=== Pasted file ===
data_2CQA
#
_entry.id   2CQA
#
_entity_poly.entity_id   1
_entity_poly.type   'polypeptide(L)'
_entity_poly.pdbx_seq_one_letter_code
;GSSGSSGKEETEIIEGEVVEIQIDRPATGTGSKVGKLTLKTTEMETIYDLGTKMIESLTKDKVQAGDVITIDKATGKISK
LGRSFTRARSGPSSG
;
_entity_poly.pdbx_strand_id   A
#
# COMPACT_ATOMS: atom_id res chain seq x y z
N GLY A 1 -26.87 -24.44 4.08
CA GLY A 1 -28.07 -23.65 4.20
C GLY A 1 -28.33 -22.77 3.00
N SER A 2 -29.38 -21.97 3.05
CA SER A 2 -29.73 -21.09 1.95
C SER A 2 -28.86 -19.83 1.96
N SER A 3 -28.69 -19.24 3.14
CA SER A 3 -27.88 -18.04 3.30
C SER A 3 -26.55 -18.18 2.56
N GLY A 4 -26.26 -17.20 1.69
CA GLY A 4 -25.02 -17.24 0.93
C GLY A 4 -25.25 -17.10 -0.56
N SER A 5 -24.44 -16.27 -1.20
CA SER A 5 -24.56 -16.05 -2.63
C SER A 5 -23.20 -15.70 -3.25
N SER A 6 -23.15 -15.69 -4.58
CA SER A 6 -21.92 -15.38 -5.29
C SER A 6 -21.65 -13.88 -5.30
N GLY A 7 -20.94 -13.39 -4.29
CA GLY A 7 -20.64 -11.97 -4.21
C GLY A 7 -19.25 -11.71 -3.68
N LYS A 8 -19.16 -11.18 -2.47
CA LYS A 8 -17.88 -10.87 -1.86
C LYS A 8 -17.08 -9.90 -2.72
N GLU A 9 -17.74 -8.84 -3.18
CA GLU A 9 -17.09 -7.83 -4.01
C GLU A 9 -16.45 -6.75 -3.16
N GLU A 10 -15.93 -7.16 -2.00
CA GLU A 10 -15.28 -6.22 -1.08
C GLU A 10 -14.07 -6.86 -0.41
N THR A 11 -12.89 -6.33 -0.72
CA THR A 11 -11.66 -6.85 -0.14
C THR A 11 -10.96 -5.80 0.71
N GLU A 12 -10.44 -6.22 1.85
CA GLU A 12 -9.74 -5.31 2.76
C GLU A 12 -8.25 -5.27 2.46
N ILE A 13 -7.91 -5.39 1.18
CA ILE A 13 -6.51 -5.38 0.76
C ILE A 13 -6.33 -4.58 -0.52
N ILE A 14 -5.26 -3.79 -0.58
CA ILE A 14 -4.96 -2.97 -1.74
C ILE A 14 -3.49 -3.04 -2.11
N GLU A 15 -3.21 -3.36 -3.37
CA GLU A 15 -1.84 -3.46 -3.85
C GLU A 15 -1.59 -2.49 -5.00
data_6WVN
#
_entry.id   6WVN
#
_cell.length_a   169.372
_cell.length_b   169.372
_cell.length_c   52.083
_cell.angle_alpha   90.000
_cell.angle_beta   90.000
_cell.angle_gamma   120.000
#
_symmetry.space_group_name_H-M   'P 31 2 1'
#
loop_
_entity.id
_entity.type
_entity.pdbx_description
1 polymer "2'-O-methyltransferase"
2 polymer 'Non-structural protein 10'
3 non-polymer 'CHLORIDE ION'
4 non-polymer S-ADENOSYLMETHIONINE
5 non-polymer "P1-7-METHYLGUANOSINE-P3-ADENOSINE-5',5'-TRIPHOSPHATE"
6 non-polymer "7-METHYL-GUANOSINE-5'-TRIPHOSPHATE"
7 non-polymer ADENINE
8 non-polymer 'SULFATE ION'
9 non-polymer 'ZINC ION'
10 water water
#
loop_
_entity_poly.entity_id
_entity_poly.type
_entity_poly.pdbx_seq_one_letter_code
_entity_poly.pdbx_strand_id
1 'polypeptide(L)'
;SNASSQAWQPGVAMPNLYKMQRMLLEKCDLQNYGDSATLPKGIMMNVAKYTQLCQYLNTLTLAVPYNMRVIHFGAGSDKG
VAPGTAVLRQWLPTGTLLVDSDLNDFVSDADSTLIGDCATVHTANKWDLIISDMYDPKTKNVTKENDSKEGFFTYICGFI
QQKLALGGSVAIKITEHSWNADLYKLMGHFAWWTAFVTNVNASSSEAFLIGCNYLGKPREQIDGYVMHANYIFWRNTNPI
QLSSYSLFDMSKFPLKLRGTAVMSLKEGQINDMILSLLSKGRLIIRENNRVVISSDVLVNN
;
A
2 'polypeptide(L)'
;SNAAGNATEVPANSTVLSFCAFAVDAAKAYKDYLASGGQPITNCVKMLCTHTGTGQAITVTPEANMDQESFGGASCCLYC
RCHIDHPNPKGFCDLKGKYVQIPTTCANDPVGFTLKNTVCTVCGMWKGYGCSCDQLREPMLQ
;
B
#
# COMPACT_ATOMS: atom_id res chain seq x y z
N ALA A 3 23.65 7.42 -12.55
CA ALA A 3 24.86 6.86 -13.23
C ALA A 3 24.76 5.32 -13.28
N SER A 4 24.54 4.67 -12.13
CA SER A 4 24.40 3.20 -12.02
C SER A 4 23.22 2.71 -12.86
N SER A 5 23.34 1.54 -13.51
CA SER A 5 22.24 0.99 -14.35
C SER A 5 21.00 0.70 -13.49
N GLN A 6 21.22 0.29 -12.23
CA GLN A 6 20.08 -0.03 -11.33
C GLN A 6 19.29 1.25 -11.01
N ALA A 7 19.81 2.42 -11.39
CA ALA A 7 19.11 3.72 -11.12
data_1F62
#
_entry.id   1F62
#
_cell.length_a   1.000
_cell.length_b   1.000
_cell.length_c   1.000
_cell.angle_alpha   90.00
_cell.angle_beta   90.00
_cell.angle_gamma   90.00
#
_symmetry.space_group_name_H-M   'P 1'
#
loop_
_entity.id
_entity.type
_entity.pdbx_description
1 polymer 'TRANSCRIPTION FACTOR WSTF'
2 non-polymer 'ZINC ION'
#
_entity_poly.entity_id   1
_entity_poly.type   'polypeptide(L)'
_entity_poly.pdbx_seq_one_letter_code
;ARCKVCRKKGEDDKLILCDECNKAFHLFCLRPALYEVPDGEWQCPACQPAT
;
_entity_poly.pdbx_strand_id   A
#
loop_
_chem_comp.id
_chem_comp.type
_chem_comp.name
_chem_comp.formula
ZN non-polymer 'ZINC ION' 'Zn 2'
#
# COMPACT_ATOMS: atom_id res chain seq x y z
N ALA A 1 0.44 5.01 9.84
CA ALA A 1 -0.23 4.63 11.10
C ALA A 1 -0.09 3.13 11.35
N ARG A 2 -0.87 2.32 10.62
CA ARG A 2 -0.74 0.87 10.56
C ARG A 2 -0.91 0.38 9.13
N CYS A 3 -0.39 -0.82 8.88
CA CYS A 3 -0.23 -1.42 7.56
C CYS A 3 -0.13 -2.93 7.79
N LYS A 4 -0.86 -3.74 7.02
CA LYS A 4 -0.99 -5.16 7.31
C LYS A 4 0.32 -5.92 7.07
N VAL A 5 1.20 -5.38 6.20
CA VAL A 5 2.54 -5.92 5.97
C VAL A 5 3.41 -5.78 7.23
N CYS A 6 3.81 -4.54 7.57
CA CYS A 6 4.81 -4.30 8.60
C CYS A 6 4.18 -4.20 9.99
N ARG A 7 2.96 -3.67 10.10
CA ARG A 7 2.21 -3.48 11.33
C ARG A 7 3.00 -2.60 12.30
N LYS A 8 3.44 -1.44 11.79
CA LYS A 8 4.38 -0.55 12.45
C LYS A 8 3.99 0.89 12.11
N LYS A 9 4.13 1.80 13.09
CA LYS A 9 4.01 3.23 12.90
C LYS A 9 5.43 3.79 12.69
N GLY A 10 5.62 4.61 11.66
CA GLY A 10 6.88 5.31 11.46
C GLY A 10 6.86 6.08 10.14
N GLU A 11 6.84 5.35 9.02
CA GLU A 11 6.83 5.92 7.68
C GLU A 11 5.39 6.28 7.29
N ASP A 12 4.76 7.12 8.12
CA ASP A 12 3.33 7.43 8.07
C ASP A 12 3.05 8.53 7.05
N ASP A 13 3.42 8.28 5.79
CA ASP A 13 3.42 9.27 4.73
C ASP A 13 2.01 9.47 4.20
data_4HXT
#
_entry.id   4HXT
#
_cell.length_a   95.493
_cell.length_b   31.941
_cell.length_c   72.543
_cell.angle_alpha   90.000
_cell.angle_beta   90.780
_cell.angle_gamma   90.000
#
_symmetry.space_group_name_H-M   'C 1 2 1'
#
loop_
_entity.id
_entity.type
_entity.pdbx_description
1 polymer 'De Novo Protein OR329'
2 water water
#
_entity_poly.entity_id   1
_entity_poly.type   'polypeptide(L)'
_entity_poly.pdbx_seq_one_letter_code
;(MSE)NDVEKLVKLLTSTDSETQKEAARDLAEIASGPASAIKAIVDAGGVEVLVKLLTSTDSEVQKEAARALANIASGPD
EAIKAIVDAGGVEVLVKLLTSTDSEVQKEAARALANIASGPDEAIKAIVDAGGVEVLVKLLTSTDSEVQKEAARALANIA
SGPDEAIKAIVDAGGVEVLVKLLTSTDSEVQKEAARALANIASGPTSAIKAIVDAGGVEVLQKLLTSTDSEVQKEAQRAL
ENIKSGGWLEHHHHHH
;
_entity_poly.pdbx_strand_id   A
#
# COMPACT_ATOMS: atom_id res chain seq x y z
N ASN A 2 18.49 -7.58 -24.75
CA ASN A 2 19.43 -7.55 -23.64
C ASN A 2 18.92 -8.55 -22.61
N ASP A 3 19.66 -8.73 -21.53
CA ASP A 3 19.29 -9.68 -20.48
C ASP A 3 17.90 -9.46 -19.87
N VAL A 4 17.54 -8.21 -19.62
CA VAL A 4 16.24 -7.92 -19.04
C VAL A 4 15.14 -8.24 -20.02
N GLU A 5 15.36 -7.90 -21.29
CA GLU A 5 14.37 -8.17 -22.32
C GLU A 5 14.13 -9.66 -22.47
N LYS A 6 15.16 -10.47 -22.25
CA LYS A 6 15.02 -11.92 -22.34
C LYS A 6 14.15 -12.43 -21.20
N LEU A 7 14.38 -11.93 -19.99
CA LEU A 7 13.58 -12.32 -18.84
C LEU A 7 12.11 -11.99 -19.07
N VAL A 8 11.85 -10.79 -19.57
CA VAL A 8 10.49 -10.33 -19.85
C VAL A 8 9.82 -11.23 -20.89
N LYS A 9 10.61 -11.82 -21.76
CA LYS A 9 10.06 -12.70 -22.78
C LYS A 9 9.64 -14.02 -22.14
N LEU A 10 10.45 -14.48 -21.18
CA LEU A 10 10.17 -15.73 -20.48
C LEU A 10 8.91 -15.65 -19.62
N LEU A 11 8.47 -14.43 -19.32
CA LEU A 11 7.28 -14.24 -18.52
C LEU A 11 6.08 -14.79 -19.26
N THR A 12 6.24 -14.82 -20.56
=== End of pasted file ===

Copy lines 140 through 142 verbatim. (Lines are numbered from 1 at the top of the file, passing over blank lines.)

_entity_poly.entity_id   1
_entity_poly.type   'polypeptide(L)'
_entity_poly.pdbx_seq_one_letter_code